“The relationship was never truly a secret. During her divorce from John Barrymore, an exposé even dubbed Michael the ‘Sappho of Long Island’, forcing her to go temporarily ‘incognito’ for fear of social ostracization. External and internal homophobia coloured the couples relationship. In letters, Michael ‘insisted’ they use coded language. As Gary writes, ‘At times, they attached emotions they had for each other to their dogs or had imaginary characters speak for them in their letters. Michael’s was Rabbit and Margaret’s, Bunny.’”

Look at the brush!

Oh - My - WOW!

Suddenly, there's a whole other reason to love this story of Bunny (Margaret's stand-in), lovingly seeing all the things in their great green room (gifted to her by the woman who loved her), and knowing that everything is as it should be, and it's safe to go to sleep.

And in that one-two revelation, I love a children's classic.

As Lizzy put it so perfectly in the final line to her article,

“Goodnight stars. Goodnight air. Goodnight women loving women everywhere.”

I loved learning this bit of Queer and Kid Lit history!

The light in me recognizes and acknowledges the light in you,

Wednesday, September 9, 2020

You're Invited To My Friend Lori's FREE Online "Writers Happiness" Writing Retreat (Sept 11-13, 2020)

I've done two of these before, and it's been awesome, both in terms of the sense of community gathered, and in my getting some writing done!

If writing's your thing, you might consider joining.

Here's the scoop, and the link to register:

Join Lori and me

"...and other writers in a free, communal writing weekend, Friday evening through Sunday lunch (with an optional Friday daytime component). You are welcome to attend for all or just parts here and there, whatever works for your time, brain, or life right now.

The idea behind this writing retreat is simple: community and time. Time to write, to brainstorm, to clear your psychic space from distractions. To sit with your manuscript. To revise. To remember why you love this. To finish something. To start something. To feel refreshed. To be supported. To remember that your writing matters in the midst of all of this, and that it’s also totally okay if it’s not coming easily at the moment.

There are no critiques, no readings, no workshops. Just a chance to work on or think about your project in a supportive community of other writers working on and thinking about their projects as well. [Lori will] also be leading optional writer-centric yoga and guided meditations. All writers of anything are welcome, whether it’s a book or a blog, a dissertation or a business plan."

Get all the details here.

Hope you'll be able to join!

The light in me recognizes and acknowledges the light in you,

P.S. - Lori didn't ask me to share this, but I am because it's just so good, and it's free, and I'm delighted to spread the word!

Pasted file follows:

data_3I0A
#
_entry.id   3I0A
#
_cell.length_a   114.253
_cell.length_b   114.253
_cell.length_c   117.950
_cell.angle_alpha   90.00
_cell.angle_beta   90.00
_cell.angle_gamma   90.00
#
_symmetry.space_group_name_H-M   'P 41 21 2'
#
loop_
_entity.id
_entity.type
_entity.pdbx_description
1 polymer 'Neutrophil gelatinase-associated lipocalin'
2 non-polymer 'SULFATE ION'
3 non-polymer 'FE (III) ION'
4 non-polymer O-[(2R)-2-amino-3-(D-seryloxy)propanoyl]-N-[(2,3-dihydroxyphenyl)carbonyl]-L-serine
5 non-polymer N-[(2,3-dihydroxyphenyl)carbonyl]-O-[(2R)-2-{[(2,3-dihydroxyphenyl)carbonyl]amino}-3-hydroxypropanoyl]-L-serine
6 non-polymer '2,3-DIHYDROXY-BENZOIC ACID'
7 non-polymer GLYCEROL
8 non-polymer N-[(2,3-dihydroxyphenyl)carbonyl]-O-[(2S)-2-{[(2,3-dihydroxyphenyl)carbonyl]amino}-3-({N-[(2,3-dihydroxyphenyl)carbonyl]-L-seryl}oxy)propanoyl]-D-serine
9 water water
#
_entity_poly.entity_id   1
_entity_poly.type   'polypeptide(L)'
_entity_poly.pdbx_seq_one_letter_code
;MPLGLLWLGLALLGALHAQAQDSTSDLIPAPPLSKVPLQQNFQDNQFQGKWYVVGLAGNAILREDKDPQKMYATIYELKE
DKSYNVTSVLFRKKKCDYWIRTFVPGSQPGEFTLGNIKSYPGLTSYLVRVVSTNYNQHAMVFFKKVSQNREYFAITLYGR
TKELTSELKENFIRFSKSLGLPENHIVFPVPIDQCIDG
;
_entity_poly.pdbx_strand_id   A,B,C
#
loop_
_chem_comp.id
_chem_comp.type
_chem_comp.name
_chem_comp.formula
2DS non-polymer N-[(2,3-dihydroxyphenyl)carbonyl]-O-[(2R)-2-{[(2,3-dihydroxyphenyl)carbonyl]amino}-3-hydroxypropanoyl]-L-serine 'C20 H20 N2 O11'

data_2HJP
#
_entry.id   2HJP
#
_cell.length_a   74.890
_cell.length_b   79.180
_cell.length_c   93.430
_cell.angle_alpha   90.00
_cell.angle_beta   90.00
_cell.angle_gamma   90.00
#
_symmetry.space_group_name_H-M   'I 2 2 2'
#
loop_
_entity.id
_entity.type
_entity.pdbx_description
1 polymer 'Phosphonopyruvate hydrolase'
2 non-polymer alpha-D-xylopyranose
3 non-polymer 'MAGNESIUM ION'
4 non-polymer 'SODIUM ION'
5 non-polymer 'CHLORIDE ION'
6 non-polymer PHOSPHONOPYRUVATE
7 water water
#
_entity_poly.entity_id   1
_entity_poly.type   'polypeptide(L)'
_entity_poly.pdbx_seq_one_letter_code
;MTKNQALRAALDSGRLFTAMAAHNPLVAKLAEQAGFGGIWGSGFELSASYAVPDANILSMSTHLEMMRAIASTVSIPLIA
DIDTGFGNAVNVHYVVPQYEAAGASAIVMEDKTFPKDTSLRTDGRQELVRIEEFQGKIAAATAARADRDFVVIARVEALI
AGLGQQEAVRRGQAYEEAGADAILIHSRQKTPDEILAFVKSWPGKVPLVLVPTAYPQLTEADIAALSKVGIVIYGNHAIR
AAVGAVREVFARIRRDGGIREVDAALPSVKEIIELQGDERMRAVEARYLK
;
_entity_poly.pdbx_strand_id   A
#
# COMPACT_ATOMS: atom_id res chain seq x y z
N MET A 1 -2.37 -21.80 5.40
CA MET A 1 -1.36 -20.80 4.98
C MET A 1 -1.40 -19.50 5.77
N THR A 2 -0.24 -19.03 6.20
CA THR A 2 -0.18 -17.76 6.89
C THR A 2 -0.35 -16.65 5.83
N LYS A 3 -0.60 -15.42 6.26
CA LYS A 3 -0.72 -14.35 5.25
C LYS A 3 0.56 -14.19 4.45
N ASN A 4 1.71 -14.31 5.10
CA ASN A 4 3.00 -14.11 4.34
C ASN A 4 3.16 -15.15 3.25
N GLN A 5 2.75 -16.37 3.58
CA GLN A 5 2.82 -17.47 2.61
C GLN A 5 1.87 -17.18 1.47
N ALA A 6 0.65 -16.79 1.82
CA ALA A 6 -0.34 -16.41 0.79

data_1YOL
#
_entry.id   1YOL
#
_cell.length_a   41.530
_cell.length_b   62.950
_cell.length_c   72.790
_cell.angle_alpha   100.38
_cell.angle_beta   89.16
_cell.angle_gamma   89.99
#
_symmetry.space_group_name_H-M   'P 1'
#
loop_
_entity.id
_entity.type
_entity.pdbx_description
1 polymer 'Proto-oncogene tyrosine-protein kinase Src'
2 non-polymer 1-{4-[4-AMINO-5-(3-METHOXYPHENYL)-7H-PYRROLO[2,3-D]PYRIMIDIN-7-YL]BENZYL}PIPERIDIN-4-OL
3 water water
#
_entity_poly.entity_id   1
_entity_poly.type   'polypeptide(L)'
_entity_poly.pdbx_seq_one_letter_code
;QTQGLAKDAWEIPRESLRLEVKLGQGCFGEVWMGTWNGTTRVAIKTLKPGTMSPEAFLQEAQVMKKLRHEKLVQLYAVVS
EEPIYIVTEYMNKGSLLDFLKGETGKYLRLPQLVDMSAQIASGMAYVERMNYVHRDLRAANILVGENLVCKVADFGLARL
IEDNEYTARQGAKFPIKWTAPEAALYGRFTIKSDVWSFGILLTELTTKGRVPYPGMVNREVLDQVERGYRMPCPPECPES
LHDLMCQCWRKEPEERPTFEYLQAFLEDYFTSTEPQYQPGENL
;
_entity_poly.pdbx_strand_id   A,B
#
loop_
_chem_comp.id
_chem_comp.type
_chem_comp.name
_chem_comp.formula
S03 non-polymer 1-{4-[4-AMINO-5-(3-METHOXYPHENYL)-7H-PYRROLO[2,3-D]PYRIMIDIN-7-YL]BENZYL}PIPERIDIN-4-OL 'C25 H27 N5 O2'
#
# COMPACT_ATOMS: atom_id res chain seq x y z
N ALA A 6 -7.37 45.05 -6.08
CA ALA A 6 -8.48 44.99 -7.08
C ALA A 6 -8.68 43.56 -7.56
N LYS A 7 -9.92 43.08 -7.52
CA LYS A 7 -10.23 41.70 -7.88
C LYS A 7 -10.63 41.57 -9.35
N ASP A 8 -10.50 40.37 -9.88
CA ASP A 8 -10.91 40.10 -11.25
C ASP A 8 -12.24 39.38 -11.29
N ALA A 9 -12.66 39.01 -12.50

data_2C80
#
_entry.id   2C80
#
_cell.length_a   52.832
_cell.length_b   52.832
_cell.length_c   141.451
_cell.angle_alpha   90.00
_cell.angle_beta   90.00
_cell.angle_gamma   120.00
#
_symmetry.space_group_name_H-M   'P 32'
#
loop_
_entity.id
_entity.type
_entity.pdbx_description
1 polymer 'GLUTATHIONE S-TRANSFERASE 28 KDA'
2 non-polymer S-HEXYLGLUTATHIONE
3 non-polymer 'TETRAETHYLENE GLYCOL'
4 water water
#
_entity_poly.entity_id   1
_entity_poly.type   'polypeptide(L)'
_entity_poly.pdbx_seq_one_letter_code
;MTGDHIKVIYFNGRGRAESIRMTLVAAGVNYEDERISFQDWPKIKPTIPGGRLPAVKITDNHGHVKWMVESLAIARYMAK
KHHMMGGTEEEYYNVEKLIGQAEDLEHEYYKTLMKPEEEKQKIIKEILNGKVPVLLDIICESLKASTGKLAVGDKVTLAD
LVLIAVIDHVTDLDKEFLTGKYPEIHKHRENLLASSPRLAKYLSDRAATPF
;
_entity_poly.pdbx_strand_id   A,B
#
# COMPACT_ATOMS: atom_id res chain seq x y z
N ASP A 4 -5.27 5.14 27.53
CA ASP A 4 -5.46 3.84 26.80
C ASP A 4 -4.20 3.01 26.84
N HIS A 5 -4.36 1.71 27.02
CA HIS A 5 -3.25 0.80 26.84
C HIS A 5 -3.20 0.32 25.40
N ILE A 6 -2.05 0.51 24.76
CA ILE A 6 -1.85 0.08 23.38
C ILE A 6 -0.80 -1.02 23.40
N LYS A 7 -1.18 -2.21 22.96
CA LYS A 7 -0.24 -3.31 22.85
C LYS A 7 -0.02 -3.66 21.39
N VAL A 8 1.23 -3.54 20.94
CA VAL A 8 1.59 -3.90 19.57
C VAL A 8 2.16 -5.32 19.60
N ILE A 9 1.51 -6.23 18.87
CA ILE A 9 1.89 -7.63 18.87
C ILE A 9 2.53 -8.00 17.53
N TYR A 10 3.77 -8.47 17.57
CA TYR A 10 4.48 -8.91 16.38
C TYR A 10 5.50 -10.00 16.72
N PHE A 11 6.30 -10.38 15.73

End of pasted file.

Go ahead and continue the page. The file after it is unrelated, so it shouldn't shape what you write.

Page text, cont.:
Monday, September 7, 2020

#ShowThemYouCARE #SuicidePrevention - September is National Suicide Prevention Month

According to The Trevor Project’s research, 40% of LGBTQ youth seriously considered attempting suicide in the past 12 months, with more than half of Trans and Nonbinary youth having seriously considered it.

Check out this video from The Trevor Project, explaining how to Prevent Suicide with CARE: which stands for Connect, Ask, Respond, and Empower

As Patricia says in the video,
"Acceptance from at least one adult can decrease the risk of LGBTQ youth suicide by 40%."

Learn more about how to help LGBTQ youth in crisis here:

Stay safe, 

know that the world needs your light,

and that the light in me recognizes and acknowledges the light in you.


Friday, September 4, 2020

The New Queer Conscience - Adam Eli Argues That Queers Anywhere Are Responsible For Queers Everywhere

The New Queer Conscience by Adam Eli, Illustrated by Ashley Lukashevsky

Voices4 Founder and LGBTQIA+ activist Adam Eli offers a candid and compassionate introduction to queer responsibility. Eli calls on his Jewish faith to underline how kindness and support within the queer community can lead to a stronger global consciousness. More importantly, he reassures us that we're not alone. In fact, we never were. Because if you mess with one queer, you mess with us all.

I love the description of this book, and can't wait to read it! Add your review of "The New Queer Conscience" in comments!

Wednesday, September 2, 2020

Gender Queer: A Memoir by Maia Kobabe (An ALA Alex Winner, Naming It a Book for Adults That Will Have Teen Appeal)

Gender Queer: A Memoir by Maia Kobabe

In 2014, Maia Kobabe, who uses e/em/eir pronouns, thought that a comic of reading statistics would be the last autobiographical comic e would ever write. At the time, it was the only thing e felt comfortable with strangers knowing about em. Now, Gender Queer is here. Maia's intensely cathartic autobiography charts eir journey of self-identity, which includes the mortification and confusion of adolescent crushes, grappling with how to come out to family and society, bonding with friends over erotic gay fanfiction, and facing the trauma and fundamental violation of pap smears.